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Kenzie Cait reflects on first love and teenage girlhood in debut EP “innocence”

The official cover art for singer-songwriter Kenzie Cait’s debut EP “innocence,” released on Oct. 20. The EP explores first love, heartbreak and the essence of girlhood. PHOTO COURTESY OF KENZIE CAIT/GROUNDWORK ARTIST MANAGEMENT

Nashville-based singer-songwriter Kenzie Cait has always wrestled with the idea of growing up — a perspective shaped by nostalgia for her childhood. In an interview with The Statesman, the 20-year-old discussed her debut extended play (EP) titled “innocence,” released on Oct. 20, which was inspired by a recent breakup.

She wrote the seven-track EP during her first year of living on her own in an apartment after “getting [her] heart shattered for the first time.”

“It was important for me to release [‘innocence’] while I was still a teenager, because it felt like I was putting a bow on those years,” she said. “It’s really about how heartbreak and growing up in general can impact your innocence.”

Before moving to Nashville, Cait grew up in Buffalo, New York, surrounded by a family passionate about music. Having performed in restaurants and bars and on theater stages, she briefly attended Belmont University before she left to pursue music; she achieved TikTok stardom in 2021.

In her debut EP, Cait’s music captures the essence of girlhood and explores the profound impact of life-changing love through the concept of innocence. When moving into her apartment, she felt she was letting go of aspects of her identity that she held onto since childhood.

“[Living] alone [for the first time] and going through my first love and my first heartbreak when I was living on my own impacted [the EP] a lot,” Cait said. “I wouldn’t have had all these experiences if I was living alone.”

If it was not for her solo move to the south, the track “buffalo” might not have been created. The track delves into the experience of being away from home, whether it involves missing someone specific or simply missing the comfort of home. She explained that “buffalo” serves as a constant reminder of what could have been.

The EP’s lead single, “that girl,” which was released on Jan. 6, has garnered more than two million plays on Spotify as of Dec. 5. The song explores the complex emotions of lingering love post heartbreak.

“[‘that girl’] was such a pivotal moment for my own growth and my career in a way,” Cait said. “It really helped me find my audience and find people that resonate with my music, and it was a moment of such vulnerability for me — to admit that I wanted to be with somebody who didn’t treat me right.” 

A standout track on the EP, “what i do best” offers a different perspective on love from “that girl.” In this song, Cait confronts the truth that she may be responsible for the demise of her romantic relationship by exploring the internal conflicts, regrets and feelings of self-deception that follow.

Writing the song forced Cait to confront her vulnerable emotions, saddened “because [she] felt like [she] really messed everything up” in her relationship. In the song, Cait describes her struggles of reconciling her persona with the internal conflicts she experienced in her relationship; she sings that she feels “so pretty for the pictures.”

“After you get your heartbroken once, it’s kind of hard to let someone in again and to trust someone again, and ‘what i do best’ was about that process,” she said. “I tried to be optimistic and to fall in love, and I had just ended up not being ready for it and messing it all up.”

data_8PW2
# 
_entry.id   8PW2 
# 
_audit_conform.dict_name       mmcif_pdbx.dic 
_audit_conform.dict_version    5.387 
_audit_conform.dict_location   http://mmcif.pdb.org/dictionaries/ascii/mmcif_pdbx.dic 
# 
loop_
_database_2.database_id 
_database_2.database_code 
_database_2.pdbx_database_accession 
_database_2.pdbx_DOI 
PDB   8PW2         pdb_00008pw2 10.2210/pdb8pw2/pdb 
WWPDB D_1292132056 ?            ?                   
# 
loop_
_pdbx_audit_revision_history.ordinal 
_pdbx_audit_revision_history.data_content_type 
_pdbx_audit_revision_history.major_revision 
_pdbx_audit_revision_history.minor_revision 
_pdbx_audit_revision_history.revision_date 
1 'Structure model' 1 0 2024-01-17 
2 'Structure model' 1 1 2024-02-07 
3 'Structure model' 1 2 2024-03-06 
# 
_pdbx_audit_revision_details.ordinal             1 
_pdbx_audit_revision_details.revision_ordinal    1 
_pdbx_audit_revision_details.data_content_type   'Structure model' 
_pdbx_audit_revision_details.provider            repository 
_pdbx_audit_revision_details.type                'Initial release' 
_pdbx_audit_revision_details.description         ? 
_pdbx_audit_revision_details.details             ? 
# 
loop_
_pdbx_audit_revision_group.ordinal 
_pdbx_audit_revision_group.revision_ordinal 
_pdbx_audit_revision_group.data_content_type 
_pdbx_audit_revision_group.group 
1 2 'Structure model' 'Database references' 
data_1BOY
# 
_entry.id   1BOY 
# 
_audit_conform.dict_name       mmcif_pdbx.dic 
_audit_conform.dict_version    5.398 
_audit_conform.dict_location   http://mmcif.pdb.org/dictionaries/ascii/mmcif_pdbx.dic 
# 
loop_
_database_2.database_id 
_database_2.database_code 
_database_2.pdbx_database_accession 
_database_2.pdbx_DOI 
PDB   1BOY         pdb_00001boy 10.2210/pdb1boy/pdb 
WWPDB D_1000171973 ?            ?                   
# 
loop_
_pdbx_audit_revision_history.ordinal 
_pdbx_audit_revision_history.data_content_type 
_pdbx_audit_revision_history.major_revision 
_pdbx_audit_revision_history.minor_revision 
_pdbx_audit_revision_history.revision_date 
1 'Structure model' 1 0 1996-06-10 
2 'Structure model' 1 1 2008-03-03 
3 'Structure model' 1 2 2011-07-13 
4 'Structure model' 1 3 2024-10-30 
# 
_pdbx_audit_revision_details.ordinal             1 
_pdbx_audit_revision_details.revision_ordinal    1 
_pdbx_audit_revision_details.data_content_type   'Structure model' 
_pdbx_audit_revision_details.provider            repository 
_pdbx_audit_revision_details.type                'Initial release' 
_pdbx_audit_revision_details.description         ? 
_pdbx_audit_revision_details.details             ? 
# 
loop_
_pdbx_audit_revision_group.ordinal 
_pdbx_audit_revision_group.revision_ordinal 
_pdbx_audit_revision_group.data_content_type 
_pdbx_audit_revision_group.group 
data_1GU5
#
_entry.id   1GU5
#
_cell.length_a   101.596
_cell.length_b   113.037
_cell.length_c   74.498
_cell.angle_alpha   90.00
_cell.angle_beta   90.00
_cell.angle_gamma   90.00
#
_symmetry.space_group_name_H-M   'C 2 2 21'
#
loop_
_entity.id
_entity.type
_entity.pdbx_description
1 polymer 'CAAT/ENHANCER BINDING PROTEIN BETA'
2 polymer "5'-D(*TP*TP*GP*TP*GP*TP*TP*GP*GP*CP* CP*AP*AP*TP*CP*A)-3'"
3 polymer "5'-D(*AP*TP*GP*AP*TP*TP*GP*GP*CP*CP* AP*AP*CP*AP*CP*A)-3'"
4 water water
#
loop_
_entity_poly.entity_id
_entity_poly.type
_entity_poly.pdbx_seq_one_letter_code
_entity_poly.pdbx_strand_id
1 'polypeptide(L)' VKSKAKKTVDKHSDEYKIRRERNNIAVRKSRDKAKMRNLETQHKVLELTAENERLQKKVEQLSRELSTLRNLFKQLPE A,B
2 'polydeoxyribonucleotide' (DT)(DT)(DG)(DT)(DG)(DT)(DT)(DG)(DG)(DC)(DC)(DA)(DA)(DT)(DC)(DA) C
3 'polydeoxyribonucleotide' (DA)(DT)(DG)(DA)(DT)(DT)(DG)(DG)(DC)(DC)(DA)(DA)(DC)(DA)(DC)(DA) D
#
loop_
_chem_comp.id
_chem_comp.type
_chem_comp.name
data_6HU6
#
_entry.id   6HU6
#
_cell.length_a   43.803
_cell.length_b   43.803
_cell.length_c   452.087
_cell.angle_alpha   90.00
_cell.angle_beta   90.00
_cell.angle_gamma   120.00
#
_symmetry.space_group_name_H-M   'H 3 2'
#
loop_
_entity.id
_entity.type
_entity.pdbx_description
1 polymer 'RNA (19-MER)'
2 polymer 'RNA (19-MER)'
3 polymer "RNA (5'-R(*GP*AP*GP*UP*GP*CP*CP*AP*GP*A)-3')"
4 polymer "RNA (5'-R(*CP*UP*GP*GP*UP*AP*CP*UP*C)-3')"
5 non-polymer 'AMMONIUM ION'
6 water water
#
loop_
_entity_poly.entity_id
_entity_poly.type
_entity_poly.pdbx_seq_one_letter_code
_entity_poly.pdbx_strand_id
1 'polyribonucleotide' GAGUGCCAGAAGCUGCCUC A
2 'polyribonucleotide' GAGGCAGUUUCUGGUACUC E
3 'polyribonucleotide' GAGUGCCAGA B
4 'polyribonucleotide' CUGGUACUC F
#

Embodying the different sides of the pop genre — from bedroom pop to alternative pop — the EP showcases Cait’s introspective lyricism and distinct breathy vocals, reminiscent of Grammy-nominated singer-songwriter Gracie Abrams.

While Cait mainly focuses on piano-led ballads, she has also released upbeat songs with similar introspective lyricism — a direction she plans to further explore in 2024. She believes that “to make good, honest [and] vulnerable music, it doesn’t always have to be the most heartbreaking, gut-wrenching lyrics.”

The EP concludes with the ethereal song “phantom pain,” where Cait looks back on the aftermath of a relationship with a sentimental tone. The term “phantom pain” is metaphorically  used to describe the agony that comes after losing someone she once loved.

“Ending on a song like ‘phantom pain’ was just totally the opposite of [the first track on the EP], ‘innocence,’ [and it] felt really right to me,” she said. “Sometimes after a breakup, you don’t feel optimistic, you don’t feel that light anymore, and so it felt like I had lost my innocence. It is about how your innocence changes — how heartbreak and how love can change you and help you grow up.”

Cait’s EP, “innocence,” is a collection of stories that showcases her poignant lyricism, offering glimpses of the highs and lows of her journey through love, heartbreak and self-discovery. Despite garnering more than 100,000 followers on TikTok, she tries to remain unaffected by the influence of social media — particularly TikTok — as she prioritizes authenticity in her music over listening to the noise online.

“It’s okay to be dramatic, and it’s okay to feel these big emotions and be sensitive,” Cait said. “You shouldn’t feel like an idiot for just wanting to love somebody; I think that’s one of my biggest takeaways from the EP, and I hope people can hear that as well.”

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About the Contributor
Clare Gehlich, Assistant Arts & Culture Editor
Clare is the Assistant Arts and Culture Editor for The Statesman and a senior journalism major with a minor in political science. Since transferring to Stony Brook University in 2022, she has written for both Herald Community Newspapers and WSHU Public Radio.
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